Sheffield MP '˜stood up for the underdog'
Sheffield MP Harry Harpham will be laid to rest this week following his death less than a year since he was elected to Parliament - with a byelection to choose his successor planned for next month.
Mr Harpham, who took over from David Blunkett as MP for Sheffield Brightside and Hillsborough last May, died aged 61 after a short battle with cancer. He had only been diagnosed at the end of September.
In an interview with the Sheffield Telegraph in December, he said he was determined to meet his commitments as an MP and did not want to ‘make a big song and dance’ about his illness.
True to his word, in recent weeks he challenged Prime Minister David Cameron over job losses at Forgemasters in Sheffield, and the future of the steel industry.
Following his death last Thursday, the flag over Sheffield Town Hall was flown at half mast, and a book of condolence was opened there for people to pay their respects.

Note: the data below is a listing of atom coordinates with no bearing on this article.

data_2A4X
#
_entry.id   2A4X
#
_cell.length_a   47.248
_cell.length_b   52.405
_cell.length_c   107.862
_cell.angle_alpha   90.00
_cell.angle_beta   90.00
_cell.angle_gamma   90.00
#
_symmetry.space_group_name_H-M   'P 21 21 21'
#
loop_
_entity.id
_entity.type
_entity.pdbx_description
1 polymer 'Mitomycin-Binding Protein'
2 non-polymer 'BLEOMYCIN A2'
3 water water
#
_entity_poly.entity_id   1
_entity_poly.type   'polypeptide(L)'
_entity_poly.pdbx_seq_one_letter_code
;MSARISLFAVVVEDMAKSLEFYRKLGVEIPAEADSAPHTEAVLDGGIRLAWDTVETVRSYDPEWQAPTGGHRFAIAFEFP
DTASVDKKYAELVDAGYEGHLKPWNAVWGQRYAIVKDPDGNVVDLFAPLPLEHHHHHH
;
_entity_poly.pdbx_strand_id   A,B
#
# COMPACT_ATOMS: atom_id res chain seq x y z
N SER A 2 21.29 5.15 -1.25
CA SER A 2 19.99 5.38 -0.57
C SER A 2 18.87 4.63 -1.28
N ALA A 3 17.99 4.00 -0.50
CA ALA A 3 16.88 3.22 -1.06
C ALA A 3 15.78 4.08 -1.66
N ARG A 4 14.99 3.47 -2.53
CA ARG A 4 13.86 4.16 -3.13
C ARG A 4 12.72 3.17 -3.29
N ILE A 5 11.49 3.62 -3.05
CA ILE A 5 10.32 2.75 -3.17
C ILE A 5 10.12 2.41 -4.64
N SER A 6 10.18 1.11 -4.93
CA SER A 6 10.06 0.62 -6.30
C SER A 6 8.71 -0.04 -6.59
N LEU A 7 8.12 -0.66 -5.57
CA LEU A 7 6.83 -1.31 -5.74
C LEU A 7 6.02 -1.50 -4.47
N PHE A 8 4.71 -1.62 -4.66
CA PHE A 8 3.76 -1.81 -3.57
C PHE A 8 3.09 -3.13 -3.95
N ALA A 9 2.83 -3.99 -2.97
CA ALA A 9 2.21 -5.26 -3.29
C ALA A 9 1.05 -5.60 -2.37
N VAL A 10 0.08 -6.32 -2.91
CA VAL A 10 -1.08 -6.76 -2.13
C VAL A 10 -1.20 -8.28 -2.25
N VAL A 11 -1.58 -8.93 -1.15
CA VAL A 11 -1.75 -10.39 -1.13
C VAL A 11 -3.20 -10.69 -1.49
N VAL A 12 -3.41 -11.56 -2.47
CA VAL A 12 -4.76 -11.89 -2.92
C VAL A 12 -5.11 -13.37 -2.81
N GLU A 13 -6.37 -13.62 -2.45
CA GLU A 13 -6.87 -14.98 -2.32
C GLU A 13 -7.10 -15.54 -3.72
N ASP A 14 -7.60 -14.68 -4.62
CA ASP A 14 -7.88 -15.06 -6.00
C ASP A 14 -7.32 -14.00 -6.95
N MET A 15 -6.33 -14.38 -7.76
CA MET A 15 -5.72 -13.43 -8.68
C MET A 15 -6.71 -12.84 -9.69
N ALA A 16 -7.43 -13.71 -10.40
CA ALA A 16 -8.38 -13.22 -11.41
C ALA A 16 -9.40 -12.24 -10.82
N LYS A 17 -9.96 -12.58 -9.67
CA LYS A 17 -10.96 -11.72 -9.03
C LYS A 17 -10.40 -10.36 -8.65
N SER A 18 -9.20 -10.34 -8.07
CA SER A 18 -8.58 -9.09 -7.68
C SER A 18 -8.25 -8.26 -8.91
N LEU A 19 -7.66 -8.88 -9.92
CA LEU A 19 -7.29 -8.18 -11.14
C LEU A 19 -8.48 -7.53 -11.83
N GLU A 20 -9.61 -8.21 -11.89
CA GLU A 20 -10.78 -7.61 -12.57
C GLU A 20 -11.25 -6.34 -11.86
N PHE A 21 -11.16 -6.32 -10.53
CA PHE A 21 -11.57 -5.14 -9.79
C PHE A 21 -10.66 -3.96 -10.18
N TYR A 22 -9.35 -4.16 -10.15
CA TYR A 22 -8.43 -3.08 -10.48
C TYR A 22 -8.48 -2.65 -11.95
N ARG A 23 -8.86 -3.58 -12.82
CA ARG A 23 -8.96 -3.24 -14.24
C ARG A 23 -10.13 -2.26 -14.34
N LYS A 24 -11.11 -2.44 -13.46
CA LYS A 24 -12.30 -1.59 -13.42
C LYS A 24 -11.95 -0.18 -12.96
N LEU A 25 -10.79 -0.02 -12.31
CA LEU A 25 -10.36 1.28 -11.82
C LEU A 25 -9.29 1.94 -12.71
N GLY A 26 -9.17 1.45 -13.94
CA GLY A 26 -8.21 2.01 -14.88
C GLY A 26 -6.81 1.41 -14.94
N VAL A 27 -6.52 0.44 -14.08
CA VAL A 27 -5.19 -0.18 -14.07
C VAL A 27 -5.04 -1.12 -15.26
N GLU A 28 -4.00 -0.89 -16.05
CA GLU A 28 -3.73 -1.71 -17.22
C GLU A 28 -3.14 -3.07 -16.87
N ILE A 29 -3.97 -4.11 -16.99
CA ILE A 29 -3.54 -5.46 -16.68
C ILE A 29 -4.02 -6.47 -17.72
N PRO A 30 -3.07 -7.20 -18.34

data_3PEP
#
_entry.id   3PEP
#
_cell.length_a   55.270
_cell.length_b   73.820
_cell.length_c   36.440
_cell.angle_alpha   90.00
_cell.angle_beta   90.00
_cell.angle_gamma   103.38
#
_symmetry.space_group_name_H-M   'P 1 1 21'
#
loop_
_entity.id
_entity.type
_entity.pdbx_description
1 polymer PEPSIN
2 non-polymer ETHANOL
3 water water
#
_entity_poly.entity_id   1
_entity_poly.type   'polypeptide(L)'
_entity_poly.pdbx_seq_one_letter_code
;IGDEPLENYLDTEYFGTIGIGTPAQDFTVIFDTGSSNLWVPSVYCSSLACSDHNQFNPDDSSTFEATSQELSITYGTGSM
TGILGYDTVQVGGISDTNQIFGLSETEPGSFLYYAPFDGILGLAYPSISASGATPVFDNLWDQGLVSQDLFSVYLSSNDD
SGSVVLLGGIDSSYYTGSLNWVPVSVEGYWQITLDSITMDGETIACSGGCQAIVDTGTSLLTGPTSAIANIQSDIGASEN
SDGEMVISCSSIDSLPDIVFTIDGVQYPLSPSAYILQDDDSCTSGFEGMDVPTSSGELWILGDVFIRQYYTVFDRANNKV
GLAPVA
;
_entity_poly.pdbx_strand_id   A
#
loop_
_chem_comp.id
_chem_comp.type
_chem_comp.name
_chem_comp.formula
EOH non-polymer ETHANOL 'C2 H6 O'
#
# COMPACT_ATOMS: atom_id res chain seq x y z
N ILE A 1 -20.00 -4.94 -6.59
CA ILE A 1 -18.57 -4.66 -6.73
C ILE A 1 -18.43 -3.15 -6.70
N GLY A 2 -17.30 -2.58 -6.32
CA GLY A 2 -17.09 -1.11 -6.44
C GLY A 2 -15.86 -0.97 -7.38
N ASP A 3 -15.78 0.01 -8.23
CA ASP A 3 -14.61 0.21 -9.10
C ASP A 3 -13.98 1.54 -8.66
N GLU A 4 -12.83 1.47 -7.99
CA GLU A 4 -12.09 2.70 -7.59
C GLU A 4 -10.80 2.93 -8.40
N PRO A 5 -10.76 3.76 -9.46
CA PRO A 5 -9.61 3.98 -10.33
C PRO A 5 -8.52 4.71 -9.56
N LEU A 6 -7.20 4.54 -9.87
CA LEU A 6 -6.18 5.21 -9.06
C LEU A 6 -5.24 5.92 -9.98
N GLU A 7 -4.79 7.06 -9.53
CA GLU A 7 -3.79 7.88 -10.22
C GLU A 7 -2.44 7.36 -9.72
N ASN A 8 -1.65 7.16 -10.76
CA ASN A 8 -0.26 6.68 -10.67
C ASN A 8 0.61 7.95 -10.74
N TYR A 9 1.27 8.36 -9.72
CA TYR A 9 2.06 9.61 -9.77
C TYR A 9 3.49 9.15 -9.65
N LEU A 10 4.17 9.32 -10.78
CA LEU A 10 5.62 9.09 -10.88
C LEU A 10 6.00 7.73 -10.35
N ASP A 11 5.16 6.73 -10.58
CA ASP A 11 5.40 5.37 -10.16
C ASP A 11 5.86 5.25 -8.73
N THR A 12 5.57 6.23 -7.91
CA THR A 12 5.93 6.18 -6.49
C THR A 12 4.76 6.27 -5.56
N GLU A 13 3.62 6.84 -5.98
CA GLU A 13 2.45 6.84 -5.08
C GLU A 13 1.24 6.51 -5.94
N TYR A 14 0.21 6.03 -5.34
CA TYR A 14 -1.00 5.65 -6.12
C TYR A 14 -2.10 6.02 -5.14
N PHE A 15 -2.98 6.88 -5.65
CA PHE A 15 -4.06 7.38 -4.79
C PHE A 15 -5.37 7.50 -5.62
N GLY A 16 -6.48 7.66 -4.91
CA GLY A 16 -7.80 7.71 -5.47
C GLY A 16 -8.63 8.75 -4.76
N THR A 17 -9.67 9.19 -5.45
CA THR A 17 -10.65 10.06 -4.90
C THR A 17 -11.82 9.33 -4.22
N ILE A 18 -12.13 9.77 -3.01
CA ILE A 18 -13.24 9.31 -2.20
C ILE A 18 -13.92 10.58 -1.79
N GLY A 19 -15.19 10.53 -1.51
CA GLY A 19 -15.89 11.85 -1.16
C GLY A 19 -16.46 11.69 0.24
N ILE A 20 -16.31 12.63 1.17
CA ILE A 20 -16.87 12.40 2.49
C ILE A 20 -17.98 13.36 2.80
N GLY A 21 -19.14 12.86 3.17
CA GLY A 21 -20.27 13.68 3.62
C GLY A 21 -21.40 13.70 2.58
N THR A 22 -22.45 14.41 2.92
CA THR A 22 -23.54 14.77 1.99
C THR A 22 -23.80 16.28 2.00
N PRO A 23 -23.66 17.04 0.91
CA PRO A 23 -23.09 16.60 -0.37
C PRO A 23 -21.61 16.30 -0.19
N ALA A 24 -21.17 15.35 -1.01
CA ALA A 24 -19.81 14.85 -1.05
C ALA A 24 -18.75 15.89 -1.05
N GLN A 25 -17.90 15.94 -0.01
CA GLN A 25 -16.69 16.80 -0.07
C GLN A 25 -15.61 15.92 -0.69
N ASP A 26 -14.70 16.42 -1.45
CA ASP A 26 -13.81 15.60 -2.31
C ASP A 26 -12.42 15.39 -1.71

The funeral service is at Sheffield Cathedral on Tuesday at 12.15pm, followed by a private cremation.
A byelection in his constituency is planned to take place in mid-March, although a precise date has yet to be announced.
Mr Harpham was born in Mansfield, Nottinghamshire, and went down the pit as a miner immediately after leaving school. However, he returned to education when he moved to Sheffield following the miners’ strike. He studied at Northern College, Barnsley, and then graduated from Sheffield University.
Mr Harpham was elected to the city council in 2000, serving as councillor for Manor and Darnall. He was in touch with the realities of life in the areas he represented, working as a night warehouseman and a volunteer in an advice centre.
In Sheffield he fought for better housing and education, becoming the council’s cabinet member for homes and neighbourhoods. He was elected deputy leader in 2012 and served as election agent for David Blunkett as MP from 2001, which stood him in good stead for when Mr Blunkett announced his retirement.
Mr Harpham is survived by his second wife, Gill Furniss, the two children from his first marriage, Annie and Kieron, and the three children from Gill’s first marriage, Dan, Emily and Victoria.
His younger brother Rick said: “He always stood up for the underdog and what he felt was right.”